The three lead performances are all first-rate. Phoenix seems to be channelling the Method – quite appropriate for a film set partly in the 1950s – and disappears into a difficult role. Not a sympathetic one, but a compelling one. Hoffman, who has appeared in all of Anderson's films except There Will Be Blood, is just as good as the new-found evangelist who clearly needs a cure for himself. And Amy Adams gives a perfectly-judged performance as a woman with much more inner steel than at first appears. The supporting cast have less to do, but it's nice to see Laura Dern in a smallish role as one of Dodd's associates. The production design, by Jack Fisk and David Crank, is precisely judged and Jonny Greenwood provides a distinctive score, mixed in with contemporary songs.
Many of Anderson's key collaborators are still in place for The Master, with one key exception. Robert Elswit, who had photographed all five of Anderson's previous films, was not available. His replacement is Romanian DP Mihai Malaimare Jr, who had previously worked with Francis Coppola on Youth Without Youth and Tetro. Anderson's previous films were all shot in 35mm in the Scope ratio (Hard Eight in Super 35 with the others anamorphic, for those who like to know these things). Anderson and Milaimare have shot the majority of The Master in 65mm (five-perforation 65mm that is, not the same thing as fifteen-perforation 70mm IMAX), a gauge much used for epic productions, mainly in the 1950s before falling into disuse in the early 1970s. There have been occasional revivals since. This is the first fiction feature since Kenneth Branagh's Hamlet in 1996 to have been shot in 65mm and the first American one since Far and Away in 1992. (Ron Fricke used 65mm for his documentary features Baraka and Samsara.) It is also the first commercial release of a 70mm film in London in eleven years, since the reissue of 2001 in that year.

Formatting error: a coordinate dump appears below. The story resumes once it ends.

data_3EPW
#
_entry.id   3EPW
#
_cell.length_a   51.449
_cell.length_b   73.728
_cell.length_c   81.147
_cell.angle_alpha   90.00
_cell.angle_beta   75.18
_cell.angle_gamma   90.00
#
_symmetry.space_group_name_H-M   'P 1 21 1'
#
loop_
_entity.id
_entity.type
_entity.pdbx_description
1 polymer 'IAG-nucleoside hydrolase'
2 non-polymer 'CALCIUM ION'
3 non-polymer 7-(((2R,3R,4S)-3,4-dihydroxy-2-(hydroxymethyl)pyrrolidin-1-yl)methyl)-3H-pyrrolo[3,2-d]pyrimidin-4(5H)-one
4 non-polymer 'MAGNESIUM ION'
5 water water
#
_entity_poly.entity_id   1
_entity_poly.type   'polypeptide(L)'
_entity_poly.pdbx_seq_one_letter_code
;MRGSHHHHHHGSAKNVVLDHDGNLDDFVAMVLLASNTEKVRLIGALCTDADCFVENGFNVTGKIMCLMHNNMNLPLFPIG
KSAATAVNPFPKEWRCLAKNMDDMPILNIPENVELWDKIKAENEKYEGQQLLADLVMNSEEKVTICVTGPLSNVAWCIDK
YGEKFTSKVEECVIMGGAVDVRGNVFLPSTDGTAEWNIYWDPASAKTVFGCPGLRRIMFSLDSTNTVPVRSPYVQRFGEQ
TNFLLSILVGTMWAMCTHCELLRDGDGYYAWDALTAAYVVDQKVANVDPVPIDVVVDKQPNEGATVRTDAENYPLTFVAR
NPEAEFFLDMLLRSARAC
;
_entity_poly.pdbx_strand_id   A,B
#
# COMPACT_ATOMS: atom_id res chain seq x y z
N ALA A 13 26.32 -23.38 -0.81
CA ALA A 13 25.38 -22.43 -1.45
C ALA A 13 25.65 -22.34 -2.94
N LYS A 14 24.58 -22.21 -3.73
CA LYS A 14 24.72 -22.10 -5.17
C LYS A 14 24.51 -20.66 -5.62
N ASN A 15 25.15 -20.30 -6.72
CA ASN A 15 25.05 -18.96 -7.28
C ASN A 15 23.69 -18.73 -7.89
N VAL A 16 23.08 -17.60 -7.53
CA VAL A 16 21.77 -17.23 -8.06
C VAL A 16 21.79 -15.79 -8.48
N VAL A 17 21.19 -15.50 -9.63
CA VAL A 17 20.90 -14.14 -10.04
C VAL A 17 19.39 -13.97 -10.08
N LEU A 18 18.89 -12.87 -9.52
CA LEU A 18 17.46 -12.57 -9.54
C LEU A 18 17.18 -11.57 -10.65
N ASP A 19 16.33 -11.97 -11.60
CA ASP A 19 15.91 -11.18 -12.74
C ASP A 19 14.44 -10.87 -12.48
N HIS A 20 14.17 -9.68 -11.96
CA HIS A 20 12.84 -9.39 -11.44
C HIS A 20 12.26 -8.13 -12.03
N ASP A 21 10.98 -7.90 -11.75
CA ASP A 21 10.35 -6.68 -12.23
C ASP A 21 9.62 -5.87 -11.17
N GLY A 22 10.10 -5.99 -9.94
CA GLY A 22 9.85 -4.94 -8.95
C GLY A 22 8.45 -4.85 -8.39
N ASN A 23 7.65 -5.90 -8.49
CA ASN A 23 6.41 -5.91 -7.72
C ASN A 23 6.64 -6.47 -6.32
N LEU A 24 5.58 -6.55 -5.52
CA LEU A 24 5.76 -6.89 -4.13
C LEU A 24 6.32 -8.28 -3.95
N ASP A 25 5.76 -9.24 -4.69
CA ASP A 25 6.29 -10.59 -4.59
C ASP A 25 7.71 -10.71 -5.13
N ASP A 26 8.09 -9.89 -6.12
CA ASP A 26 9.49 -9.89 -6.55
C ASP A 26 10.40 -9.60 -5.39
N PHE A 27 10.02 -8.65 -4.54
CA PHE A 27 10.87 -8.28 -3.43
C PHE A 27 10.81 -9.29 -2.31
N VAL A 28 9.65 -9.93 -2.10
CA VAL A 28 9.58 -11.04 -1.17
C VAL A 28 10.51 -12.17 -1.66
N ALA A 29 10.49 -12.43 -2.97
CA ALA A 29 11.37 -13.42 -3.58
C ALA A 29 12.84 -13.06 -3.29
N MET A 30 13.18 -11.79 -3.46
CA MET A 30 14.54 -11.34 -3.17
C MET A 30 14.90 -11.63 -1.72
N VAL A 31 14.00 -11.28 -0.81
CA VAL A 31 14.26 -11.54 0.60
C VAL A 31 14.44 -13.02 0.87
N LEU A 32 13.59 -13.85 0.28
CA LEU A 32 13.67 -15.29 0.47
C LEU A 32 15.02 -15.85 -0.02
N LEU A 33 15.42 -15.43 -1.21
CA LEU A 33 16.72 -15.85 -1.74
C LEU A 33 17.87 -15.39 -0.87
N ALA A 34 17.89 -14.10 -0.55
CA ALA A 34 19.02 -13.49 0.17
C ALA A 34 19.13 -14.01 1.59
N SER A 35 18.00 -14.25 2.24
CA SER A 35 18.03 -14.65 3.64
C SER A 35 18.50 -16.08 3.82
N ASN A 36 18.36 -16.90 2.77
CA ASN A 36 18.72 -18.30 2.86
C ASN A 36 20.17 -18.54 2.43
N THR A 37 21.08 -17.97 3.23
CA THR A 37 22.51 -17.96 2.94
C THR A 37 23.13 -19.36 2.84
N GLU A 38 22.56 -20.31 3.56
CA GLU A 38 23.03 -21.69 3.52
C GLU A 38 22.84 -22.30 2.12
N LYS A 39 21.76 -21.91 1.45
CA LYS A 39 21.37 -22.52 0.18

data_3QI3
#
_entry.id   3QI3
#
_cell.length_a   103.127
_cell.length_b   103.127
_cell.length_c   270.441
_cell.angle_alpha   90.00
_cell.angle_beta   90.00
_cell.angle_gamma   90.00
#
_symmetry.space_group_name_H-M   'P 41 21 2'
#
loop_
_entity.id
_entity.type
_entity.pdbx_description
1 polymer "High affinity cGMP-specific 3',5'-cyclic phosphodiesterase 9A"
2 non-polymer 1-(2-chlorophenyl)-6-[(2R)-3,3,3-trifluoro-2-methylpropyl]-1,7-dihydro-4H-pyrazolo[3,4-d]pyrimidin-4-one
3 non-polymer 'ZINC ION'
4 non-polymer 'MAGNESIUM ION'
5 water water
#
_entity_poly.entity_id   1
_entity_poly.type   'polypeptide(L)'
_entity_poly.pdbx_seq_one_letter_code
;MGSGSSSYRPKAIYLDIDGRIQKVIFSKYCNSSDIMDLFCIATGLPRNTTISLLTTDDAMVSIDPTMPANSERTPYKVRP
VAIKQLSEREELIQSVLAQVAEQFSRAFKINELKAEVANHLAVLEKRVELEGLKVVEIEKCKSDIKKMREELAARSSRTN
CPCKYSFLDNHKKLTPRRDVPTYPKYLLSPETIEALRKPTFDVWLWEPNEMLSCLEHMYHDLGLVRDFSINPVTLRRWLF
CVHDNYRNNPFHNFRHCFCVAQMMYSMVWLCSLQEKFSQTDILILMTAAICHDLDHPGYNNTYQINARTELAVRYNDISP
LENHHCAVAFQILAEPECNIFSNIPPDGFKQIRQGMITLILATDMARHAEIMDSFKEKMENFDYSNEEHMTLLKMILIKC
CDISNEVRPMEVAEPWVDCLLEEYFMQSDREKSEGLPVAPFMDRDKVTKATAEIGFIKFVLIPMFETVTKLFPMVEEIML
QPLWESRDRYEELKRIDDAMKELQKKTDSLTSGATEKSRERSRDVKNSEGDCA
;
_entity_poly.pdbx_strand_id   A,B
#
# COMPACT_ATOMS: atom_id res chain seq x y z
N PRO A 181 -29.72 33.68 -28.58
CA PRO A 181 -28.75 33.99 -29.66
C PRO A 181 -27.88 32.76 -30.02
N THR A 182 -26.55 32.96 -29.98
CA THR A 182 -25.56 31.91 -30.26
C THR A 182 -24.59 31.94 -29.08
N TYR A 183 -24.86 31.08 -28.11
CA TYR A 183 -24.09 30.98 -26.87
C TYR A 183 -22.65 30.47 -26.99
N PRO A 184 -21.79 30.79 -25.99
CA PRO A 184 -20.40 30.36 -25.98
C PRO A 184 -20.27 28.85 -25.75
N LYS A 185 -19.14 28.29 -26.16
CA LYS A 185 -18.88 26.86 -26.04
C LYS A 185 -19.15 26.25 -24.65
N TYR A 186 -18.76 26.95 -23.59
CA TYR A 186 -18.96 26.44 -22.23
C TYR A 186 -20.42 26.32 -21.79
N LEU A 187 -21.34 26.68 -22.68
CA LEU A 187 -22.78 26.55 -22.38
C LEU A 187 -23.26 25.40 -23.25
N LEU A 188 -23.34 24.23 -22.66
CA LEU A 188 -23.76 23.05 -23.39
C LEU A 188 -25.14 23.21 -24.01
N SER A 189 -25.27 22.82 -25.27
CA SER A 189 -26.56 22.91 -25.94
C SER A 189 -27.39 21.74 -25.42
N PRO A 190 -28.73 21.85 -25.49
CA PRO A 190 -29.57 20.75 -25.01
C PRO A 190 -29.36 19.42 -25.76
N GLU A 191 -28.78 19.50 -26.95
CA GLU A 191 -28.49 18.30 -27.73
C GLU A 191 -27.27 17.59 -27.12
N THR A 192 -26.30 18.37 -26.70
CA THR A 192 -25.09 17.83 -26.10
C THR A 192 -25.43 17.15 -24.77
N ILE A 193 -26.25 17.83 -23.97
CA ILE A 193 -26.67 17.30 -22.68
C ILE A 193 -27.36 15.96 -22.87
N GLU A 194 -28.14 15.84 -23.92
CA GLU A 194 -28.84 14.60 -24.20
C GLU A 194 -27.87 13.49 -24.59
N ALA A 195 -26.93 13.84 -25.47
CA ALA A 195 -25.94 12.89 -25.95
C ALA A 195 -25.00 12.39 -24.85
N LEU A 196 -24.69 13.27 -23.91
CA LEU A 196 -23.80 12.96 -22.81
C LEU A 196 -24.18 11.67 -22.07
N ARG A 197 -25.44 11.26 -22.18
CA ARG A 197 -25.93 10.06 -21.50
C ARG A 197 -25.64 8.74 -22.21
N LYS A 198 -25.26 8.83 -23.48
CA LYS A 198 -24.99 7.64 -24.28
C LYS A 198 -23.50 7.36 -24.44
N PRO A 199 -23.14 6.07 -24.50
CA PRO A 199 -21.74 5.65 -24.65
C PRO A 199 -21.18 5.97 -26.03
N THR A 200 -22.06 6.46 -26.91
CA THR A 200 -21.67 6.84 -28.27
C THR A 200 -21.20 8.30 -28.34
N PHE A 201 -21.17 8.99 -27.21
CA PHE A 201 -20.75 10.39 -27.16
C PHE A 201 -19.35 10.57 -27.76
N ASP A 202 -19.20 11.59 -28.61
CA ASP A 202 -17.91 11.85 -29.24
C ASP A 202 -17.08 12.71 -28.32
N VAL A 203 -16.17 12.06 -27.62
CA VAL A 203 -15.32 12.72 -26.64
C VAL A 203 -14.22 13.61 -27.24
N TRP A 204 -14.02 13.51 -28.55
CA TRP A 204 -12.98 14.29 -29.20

This review is from a 70mm screening, and you should see The Master that way if you can. The difference in resolution between it and digital, even 4K digital, is quite apparent. For the most part Anderson and Mihaimare avoid the deep-focus, cast-of-thousands shots often associated with 70mm epics. The depth of field is quite shallow in many scenes. The smaller-scale of this film may be a reason why Anderson and Mihaimare have eschewed the full width of the 65mm frame (native ratio 2.20:1): the film is composed for and projected in the narrower ratio of 1.85:1, the first Anderson feature in that ratio. But even so, the use of large-format film gives the film a grandeur and something of an epic feel. The Dark Knight, Mission Impossible: Ghost Protocol, The Dark Knight Rises and others have shown the viability of shooting at least part of a film in large-format (IMAX in those cases) so there should be a place for 65/70mm while there remain cinemas capable of showing it.
The Master is a complex, compelling film made for adults, leaving its audiences plenty to chew upon. I'm not saying it's flawless – dramatically it hits a plateau with about an hour to go. But with those reservations, it's still my film of the year so far.
The Master opened in the UK at the Odeon West End in 70mm on 2 November and goes wide (35mm and digital) on 16 November. Further 70mm showings are to be confirmed.